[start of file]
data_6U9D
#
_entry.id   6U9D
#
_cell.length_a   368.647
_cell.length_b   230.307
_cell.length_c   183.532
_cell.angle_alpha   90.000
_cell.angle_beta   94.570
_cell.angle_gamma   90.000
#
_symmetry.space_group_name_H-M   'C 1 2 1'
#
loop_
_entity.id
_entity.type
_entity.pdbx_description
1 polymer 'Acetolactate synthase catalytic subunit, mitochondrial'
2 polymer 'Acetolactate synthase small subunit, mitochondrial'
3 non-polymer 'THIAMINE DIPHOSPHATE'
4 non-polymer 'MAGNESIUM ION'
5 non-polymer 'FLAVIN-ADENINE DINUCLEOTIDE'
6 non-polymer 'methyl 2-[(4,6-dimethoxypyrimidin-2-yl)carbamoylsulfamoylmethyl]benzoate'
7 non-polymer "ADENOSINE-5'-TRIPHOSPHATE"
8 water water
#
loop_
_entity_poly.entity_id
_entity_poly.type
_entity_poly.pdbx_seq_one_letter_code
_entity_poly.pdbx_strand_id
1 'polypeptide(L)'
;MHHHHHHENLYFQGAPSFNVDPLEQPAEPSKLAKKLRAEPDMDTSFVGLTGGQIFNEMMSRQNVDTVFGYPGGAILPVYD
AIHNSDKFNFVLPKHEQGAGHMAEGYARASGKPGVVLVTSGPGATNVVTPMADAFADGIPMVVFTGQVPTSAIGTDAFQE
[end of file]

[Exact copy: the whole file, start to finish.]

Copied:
data_6U9D
#
_entry.id   6U9D
#
_cell.length_a   368.647
_cell.length_b   230.307
_cell.length_c   183.532
_cell.angle_alpha   90.000
_cell.angle_beta   94.570
_cell.angle_gamma   90.000
#
_symmetry.space_group_name_H-M   'C 1 2 1'
#
loop_
_entity.id
_entity.type
_entity.pdbx_description
1 polymer 'Acetolactate synthase catalytic subunit, mitochondrial'
2 polymer 'Acetolactate synthase small subunit, mitochondrial'
3 non-polymer 'THIAMINE DIPHOSPHATE'
4 non-polymer 'MAGNESIUM ION'
5 non-polymer 'FLAVIN-ADENINE DINUCLEOTIDE'
6 non-polymer 'methyl 2-[(4,6-dimethoxypyrimidin-2-yl)carbamoylsulfamoylmethyl]benzoate'
7 non-polymer "ADENOSINE-5'-TRIPHOSPHATE"
8 water water
#
loop_
_entity_poly.entity_id
_entity_poly.type
_entity_poly.pdbx_seq_one_letter_code
_entity_poly.pdbx_strand_id
1 'polypeptide(L)'
;MHHHHHHENLYFQGAPSFNVDPLEQPAEPSKLAKKLRAEPDMDTSFVGLTGGQIFNEMMSRQNVDTVFGYPGGAILPVYD
AIHNSDKFNFVLPKHEQGAGHMAEGYARASGKPGVVLVTSGPGATNVVTPMADAFADGIPMVVFTGQVPTSAIGTDAFQE